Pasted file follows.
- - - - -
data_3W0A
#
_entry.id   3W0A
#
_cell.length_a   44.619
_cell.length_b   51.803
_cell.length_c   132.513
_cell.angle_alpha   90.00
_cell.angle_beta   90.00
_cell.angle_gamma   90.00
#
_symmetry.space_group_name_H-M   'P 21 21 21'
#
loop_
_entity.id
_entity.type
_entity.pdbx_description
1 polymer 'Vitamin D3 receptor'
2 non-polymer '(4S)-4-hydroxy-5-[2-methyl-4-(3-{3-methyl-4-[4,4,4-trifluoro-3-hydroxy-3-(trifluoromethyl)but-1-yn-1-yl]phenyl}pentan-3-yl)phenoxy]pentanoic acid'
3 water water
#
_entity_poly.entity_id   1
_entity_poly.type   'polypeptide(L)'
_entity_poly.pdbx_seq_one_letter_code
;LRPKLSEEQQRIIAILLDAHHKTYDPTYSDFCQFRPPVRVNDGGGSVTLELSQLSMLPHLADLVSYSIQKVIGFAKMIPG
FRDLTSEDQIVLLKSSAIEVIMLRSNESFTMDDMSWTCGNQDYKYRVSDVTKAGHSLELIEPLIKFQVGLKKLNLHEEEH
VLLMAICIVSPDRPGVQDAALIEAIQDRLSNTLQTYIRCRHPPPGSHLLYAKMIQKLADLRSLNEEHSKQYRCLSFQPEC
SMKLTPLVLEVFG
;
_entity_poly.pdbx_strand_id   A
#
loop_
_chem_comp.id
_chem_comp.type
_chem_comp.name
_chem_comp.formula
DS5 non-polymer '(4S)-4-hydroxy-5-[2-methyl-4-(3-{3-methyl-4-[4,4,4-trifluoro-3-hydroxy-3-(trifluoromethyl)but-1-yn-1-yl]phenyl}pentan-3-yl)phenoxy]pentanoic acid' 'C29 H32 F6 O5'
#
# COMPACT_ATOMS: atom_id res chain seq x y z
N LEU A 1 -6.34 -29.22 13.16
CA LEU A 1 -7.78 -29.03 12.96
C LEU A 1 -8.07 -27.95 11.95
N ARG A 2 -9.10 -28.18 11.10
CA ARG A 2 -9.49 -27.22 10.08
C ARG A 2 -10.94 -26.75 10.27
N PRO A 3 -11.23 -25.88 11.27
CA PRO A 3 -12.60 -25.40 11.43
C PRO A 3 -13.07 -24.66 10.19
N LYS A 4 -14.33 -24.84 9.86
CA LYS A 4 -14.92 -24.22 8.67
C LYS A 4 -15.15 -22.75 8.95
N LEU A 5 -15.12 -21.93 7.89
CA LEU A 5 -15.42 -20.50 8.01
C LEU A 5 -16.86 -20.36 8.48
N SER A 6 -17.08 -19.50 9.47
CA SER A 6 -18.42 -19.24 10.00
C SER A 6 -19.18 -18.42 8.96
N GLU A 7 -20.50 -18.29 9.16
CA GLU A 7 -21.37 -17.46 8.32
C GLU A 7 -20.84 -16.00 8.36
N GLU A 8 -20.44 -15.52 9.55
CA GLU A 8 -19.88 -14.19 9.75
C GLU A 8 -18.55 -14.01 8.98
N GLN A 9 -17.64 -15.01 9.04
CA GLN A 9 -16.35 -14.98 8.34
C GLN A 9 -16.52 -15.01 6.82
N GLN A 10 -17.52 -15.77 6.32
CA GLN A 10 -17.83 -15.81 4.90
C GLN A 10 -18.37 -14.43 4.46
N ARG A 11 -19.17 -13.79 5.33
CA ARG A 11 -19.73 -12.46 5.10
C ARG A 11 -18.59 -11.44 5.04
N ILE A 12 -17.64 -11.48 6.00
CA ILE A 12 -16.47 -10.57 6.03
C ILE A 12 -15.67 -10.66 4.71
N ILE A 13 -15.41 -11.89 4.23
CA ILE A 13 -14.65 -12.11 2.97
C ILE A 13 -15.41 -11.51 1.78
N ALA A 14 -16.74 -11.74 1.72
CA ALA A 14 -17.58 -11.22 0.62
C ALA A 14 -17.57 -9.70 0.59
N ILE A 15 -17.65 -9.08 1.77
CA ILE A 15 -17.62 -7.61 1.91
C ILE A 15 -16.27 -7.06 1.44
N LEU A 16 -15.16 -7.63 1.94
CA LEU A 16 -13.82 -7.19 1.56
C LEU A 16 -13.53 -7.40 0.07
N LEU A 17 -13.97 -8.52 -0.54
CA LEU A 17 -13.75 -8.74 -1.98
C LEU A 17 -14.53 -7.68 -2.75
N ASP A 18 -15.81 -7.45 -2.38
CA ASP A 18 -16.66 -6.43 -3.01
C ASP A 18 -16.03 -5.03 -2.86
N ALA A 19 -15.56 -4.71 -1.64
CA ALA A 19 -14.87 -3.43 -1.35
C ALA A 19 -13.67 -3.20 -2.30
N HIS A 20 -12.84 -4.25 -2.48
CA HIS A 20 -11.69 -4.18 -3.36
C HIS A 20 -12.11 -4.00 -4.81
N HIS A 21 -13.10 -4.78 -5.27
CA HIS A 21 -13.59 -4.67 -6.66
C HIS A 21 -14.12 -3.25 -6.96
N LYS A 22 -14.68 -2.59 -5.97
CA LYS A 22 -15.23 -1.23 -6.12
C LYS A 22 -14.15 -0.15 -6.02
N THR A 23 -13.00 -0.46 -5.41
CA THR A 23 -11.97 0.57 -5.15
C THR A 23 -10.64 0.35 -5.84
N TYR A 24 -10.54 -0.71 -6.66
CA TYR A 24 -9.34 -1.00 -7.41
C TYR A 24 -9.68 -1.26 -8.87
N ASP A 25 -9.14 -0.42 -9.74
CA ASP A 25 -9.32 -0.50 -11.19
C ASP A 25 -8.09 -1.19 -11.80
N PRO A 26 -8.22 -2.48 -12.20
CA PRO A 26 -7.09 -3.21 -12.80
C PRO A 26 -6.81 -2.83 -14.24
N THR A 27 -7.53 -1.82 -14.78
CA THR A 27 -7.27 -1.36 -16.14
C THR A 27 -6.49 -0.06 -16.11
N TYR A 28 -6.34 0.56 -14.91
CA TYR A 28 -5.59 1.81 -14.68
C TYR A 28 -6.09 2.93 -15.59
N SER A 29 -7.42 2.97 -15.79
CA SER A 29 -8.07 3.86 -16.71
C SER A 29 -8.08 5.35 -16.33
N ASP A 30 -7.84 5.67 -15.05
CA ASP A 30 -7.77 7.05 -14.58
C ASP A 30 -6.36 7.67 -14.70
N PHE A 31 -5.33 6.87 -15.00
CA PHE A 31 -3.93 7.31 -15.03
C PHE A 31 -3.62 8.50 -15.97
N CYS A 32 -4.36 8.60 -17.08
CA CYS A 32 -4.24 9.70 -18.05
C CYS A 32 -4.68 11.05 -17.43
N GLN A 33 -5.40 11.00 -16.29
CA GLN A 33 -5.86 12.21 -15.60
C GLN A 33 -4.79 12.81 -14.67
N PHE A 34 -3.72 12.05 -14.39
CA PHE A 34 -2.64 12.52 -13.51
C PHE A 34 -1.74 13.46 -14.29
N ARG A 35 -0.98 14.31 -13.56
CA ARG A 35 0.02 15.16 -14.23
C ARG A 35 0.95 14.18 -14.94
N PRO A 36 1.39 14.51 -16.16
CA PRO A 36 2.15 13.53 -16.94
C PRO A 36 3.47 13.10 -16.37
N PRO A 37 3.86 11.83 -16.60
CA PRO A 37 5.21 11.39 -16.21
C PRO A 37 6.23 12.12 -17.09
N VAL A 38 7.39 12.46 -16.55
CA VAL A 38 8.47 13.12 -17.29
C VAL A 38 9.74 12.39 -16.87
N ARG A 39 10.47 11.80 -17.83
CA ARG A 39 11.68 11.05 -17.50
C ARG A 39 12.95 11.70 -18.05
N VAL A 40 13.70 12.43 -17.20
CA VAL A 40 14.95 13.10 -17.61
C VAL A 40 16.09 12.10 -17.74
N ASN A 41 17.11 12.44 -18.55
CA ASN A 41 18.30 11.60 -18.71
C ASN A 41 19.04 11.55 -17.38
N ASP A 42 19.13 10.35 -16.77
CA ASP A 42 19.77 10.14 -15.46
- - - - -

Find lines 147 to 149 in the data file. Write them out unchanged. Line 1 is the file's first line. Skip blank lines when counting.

C PRO A 36 3.47 13.10 -16.37
N PRO A 37 3.86 11.83 -16.60
CA PRO A 37 5.21 11.39 -16.21